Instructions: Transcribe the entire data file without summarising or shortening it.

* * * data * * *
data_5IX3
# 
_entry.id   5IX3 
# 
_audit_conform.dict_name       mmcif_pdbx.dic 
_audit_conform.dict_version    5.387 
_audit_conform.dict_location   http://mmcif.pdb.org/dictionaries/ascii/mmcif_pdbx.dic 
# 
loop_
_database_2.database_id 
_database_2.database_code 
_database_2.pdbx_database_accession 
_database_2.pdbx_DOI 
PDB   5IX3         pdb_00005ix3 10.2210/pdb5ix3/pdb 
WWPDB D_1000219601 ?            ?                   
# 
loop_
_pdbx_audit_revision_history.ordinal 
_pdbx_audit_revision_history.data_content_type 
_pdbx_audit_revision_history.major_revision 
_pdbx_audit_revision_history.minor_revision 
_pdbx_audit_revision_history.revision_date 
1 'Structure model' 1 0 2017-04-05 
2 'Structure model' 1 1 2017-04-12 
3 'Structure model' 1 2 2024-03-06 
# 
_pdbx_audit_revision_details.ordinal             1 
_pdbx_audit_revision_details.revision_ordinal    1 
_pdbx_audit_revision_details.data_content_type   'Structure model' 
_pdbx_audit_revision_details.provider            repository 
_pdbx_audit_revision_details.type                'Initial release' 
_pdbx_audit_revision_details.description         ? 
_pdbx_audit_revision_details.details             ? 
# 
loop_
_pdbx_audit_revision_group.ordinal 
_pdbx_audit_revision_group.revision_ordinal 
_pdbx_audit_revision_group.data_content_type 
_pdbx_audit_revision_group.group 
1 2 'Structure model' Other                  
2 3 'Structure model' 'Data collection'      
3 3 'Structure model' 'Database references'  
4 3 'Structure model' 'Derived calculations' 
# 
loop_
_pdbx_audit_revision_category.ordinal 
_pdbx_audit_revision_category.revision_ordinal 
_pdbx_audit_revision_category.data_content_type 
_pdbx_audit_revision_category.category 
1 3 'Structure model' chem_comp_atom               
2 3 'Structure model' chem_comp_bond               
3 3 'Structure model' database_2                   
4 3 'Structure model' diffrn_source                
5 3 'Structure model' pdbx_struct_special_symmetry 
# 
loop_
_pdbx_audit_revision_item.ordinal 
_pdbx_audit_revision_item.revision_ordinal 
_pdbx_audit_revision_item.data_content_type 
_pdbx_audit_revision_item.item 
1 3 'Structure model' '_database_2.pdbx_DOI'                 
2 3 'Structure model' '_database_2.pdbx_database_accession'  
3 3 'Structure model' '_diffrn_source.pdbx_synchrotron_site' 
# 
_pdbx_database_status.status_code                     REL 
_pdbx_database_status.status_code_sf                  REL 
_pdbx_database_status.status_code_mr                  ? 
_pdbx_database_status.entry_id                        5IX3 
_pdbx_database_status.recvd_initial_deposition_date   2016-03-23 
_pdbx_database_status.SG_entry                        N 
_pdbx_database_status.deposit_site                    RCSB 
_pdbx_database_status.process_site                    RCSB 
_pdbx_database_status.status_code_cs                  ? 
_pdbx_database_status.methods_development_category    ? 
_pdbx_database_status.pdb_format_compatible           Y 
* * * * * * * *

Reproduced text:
data_5IX3
# 
_entry.id   5IX3 
# 
_audit_conform.dict_name       mmcif_pdbx.dic 
_audit_conform.dict_version    5.387 
_audit_conform.dict_location   http://mmcif.pdb.org/dictionaries/ascii/mmcif_pdbx.dic 
# 
loop_
_database_2.database_id 
_database_2.database_code 
_database_2.pdbx_database_accession 
_database_2.pdbx_DOI 
PDB   5IX3         pdb_00005ix3 10.2210/pdb5ix3/pdb 
WWPDB D_1000219601 ?            ?                   
# 
loop_
_pdbx_audit_revision_history.ordinal 
_pdbx_audit_revision_history.data_content_type 
_pdbx_audit_revision_history.major_revision 
_pdbx_audit_revision_history.minor_revision 
_pdbx_audit_revision_history.revision_date 
1 'Structure model' 1 0 2017-04-05 
2 'Structure model' 1 1 2017-04-12 
3 'Structure model' 1 2 2024-03-06 
# 
_pdbx_audit_revision_details.ordinal             1 
_pdbx_audit_revision_details.revision_ordinal    1 
_pdbx_audit_revision_details.data_content_type   'Structure model' 
_pdbx_audit_revision_details.provider            repository 
_pdbx_audit_revision_details.type                'Initial release' 
_pdbx_audit_revision_details.description         ? 
_pdbx_audit_revision_details.details             ? 
# 
loop_
_pdbx_audit_revision_group.ordinal 
_pdbx_audit_revision_group.revision_ordinal 
_pdbx_audit_revision_group.data_content_type 
_pdbx_audit_revision_group.group 
1 2 'Structure model' Other                  
2 3 'Structure model' 'Data collection'      
3 3 'Structure model' 'Database references'  
4 3 'Structure model' 'Derived calculations' 
# 
loop_
_pdbx_audit_revision_category.ordinal 
_pdbx_audit_revision_category.revision_ordinal 
_pdbx_audit_revision_category.data_content_type 
_pdbx_audit_revision_category.category 
1 3 'Structure model' chem_comp_atom               
2 3 'Structure model' chem_comp_bond               
3 3 'Structure model' database_2                   
4 3 'Structure model' diffrn_source                
5 3 'Structure model' pdbx_struct_special_symmetry 
# 
loop_
_pdbx_audit_revision_item.ordinal 
_pdbx_audit_revision_item.revision_ordinal 
_pdbx_audit_revision_item.data_content_type 
_pdbx_audit_revision_item.item 
1 3 'Structure model' '_database_2.pdbx_DOI'                 
2 3 'Structure model' '_database_2.pdbx_database_accession'  
3 3 'Structure model' '_diffrn_source.pdbx_synchrotron_site' 
# 
_pdbx_database_status.status_code                     REL 
_pdbx_database_status.status_code_sf                  REL 
_pdbx_database_status.status_code_mr                  ? 
_pdbx_database_status.entry_id                        5IX3 
_pdbx_database_status.recvd_initial_deposition_date   2016-03-23 
_pdbx_database_status.SG_entry                        N 
_pdbx_database_status.deposit_site                    RCSB 
_pdbx_database_status.process_site                    RCSB 
_pdbx_database_status.status_code_cs                  ? 
_pdbx_database_status.methods_development_category    ? 
_pdbx_database_status.pdb_format_compatible           Y 